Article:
Australia’s Top Six Growth Industries

Child care courses Sydney has different styles when getting your child attention in order for them to listen. Over 40 per cent of workers operate as casual, temp, contract or fixed term employees. They are without rights that the rest of the workforce benefits and cannot plan for a long term future. With the rise of insecure, uncertain work, many job seekers are refreshing or gaining new skills through Vocational Education and Training. Research shows the major employment growth sectors over the past twenty years have been for jobs that generally require a Certificate III and IV or Diploma qualification. With the Australian economy on the rebound, the next five years are set to deliver strong growth in many sectors promoting job and investment opportunity. That being said, the nation’s top six growth industries are outlined below.

1. Organic Farming

Society’s obsession with health and fitness, greater awareness of environmental sustainability, higher disposable incomes and greater availability of organic produce is set to see the organic farming industry record the biggest growth in 2012. International companies such as McDonalds are ‘jumping on the bandwagon’ and supporting the move to become environmentally friendly and ethically sound by sourcing coffee from accredited plantations. Home-grown corporations like Coles are making similar moves in their own private-labelled organic brand.

2. Online Information & Training

With the increased use of mobile devices, such as the smartphone, there is set to be a 7.3 per cent growth in employment prospects due to an unprecedented number of Australians accessing online information on the go. Consumers are getting an increasing proportion of their news and information online – migrating from traditional sources such as print media and television. Advertisers are following consumers buying Ad space and key terms online supporting the information technology boom. Online courses and training too are likely to be on the rise.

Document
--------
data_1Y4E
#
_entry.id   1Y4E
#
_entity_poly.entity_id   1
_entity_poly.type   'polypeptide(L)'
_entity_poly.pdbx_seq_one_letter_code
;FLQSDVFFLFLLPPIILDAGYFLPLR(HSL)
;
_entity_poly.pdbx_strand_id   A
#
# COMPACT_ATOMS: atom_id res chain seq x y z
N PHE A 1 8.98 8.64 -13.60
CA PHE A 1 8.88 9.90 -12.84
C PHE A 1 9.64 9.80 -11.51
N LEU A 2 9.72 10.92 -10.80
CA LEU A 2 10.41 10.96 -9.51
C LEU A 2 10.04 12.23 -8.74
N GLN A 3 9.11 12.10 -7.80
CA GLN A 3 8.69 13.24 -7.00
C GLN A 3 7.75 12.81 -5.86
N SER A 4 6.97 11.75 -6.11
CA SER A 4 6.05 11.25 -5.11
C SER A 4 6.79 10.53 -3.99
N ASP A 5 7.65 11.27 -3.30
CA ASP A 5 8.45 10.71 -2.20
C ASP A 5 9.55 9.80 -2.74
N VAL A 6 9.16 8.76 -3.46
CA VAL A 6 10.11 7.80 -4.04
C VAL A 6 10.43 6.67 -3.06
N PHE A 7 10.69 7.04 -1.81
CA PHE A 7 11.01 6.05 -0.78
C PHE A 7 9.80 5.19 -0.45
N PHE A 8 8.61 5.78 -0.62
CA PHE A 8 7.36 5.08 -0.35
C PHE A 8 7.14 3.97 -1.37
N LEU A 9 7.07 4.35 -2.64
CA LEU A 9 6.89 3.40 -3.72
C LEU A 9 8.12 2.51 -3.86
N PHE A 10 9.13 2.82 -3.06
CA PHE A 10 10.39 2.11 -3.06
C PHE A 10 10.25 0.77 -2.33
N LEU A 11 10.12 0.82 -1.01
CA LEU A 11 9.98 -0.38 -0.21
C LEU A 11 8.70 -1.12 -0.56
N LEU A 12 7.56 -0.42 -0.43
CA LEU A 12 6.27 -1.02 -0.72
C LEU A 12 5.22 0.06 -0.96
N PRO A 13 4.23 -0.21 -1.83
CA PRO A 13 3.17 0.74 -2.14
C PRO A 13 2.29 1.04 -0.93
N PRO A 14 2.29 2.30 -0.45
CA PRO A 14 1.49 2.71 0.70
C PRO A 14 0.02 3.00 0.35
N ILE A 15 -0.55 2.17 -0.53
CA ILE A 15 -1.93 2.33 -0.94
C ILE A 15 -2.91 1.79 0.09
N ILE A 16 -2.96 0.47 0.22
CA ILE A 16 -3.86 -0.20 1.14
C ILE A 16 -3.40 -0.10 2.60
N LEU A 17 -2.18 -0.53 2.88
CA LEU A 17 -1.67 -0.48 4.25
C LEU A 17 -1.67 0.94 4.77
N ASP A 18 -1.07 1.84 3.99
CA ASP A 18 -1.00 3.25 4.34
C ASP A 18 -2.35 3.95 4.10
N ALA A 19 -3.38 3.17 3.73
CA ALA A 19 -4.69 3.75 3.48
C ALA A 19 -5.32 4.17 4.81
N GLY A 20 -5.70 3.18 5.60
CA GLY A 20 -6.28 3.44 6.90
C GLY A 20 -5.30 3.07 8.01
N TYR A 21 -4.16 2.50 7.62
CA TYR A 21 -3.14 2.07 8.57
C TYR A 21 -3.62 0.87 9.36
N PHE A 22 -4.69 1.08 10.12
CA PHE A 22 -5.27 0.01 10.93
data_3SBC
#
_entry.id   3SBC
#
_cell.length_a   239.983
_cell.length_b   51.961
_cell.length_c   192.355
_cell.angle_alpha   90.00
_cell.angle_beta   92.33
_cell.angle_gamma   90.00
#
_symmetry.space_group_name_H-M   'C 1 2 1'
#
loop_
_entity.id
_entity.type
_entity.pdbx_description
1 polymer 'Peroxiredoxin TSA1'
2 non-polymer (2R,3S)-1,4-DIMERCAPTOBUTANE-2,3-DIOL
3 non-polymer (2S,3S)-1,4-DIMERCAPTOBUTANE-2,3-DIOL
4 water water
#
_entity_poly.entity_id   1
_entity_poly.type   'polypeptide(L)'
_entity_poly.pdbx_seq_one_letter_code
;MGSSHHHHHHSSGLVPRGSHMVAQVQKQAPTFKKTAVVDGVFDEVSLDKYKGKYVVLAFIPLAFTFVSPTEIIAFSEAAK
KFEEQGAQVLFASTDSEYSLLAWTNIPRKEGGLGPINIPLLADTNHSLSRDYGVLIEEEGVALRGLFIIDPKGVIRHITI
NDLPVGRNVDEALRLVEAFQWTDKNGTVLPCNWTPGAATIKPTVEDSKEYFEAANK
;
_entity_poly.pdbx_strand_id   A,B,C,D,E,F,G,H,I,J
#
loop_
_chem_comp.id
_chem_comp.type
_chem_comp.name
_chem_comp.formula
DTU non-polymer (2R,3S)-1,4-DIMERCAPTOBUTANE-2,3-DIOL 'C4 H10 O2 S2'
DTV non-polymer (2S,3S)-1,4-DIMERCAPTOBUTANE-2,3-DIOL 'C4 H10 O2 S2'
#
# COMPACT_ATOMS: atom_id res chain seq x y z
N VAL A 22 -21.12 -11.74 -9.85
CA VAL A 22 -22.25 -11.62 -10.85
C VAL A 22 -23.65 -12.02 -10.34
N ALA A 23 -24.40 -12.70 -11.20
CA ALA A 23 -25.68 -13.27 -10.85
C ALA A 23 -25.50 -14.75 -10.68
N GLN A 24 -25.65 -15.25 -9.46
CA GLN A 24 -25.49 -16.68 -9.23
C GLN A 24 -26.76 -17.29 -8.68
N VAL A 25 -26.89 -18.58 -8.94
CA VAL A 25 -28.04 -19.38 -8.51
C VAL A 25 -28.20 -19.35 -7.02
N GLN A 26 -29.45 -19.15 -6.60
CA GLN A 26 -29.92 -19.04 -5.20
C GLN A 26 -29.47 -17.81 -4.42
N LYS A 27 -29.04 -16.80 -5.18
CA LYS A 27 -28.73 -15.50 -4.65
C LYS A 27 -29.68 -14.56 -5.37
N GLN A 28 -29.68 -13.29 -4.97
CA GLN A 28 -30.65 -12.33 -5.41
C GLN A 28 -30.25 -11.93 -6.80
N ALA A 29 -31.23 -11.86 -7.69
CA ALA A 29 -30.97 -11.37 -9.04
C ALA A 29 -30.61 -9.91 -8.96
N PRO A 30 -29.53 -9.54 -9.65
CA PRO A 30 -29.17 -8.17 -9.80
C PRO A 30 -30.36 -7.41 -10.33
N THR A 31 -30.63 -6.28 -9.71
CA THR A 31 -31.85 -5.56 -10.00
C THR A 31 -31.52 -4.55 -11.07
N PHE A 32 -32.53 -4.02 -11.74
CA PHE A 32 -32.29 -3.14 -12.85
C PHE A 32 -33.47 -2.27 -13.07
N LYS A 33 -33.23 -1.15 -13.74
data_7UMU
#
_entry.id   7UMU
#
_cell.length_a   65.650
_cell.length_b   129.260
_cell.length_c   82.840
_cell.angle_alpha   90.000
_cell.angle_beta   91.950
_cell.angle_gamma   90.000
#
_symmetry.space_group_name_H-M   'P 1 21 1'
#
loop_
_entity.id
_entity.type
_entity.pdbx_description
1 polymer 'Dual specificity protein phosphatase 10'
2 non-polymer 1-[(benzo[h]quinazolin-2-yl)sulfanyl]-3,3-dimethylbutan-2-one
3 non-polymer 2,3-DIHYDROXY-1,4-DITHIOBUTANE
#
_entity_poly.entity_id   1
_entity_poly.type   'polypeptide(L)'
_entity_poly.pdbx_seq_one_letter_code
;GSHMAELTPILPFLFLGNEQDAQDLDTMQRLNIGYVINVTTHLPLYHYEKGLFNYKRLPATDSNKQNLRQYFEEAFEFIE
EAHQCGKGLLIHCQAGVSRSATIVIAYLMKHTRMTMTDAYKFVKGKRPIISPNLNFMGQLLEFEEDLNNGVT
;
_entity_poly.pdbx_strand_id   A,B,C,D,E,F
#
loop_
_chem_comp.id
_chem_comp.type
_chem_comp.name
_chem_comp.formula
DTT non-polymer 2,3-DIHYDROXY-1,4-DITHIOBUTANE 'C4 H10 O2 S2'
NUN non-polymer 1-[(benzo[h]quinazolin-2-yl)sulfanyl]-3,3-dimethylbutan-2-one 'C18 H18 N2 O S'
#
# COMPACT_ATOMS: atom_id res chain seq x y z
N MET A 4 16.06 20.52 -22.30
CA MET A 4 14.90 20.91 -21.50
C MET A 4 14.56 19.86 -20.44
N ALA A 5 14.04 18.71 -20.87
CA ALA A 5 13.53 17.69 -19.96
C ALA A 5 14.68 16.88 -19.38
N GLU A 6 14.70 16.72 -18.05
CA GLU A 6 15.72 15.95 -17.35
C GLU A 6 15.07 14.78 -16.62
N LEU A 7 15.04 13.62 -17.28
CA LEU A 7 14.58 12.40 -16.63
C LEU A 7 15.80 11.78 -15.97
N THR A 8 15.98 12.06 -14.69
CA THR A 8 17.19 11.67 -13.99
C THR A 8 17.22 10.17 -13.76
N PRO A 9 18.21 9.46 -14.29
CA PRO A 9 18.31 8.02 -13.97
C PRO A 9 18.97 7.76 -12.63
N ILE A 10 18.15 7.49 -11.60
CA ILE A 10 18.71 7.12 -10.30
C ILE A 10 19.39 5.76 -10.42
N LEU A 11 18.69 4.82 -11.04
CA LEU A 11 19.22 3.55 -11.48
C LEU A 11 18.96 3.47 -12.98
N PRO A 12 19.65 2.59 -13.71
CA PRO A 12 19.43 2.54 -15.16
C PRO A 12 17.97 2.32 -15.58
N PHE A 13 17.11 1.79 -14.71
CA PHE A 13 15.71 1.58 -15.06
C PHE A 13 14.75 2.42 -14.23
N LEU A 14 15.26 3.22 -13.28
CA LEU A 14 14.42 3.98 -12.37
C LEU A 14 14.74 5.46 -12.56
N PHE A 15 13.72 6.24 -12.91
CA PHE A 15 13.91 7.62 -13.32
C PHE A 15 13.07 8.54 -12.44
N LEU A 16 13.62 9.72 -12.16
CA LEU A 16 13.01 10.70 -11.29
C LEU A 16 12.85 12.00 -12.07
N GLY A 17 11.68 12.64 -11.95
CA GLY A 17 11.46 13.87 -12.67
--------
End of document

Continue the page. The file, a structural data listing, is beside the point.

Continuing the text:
3. Child Care Services

As the double income family unit is now a common way of life for many Australian families the number of children accessing early childhood education and care is increasing phenomenally. Recent studies show 44 per cent of Australian mothers return to work by the time their child is 12 months and 54 per cent are back in the workforce before their child turns two. Additionally, as the Federal government has increased the staff ratios in child care centres requiring every worker to hold a Certificate III in Children’s Services as a minimum qualification. In top of that, over 50% of individuals in child care centres will be required to have, or be working towards a Diploma of Children’s Services. These figures, in conjunction with the new requirements are likely to drive huge demand for childcare training.

4. Aged Care Sector

Over the past five years, growth in the aged and disability care sector is recorded at 102 per cent. Compared to a mere 13 per cent in other occupations, this sector indicates remarkable job opportunities. The realm of aged care is extensive and with many people undertaking training courses to gain their Certificate III in Aged Care, positions in community support, nursing assistants and disability officers are opened up. According Federal government reports, carers and aides are projected to be the number one occupational group by 2015 in terms of growth and delivery of new jobs.

5. Mining Industry

As the mining boom continues into 2012, there is an ever-present demand for a broad range of professional and technical skills. While traditional engineering, building and trades are required, there is now a powerful job market opened to associated professions such as project managers and human resources professionals. New laws catapult workplace health and safety to the forefront of the industry. With the new minimum standard a Cert IV OH&S the mining sector is calling for an extraordinary number of qualified safety officers. While providing significant job opportunities the growth rate is set at 36 per cent for 2012.

6. Health and Community Services

Home and community care and personal service workers account for almost one in ten workers in the Australian labour market. Professions range from nurses to social workers and counsellors to personal care and nursing assistants. The Federal government forecasts health service as the number one growth industry for employment by 2015 with huge demand for social workers due to the $2.2 billion investment in mental health care.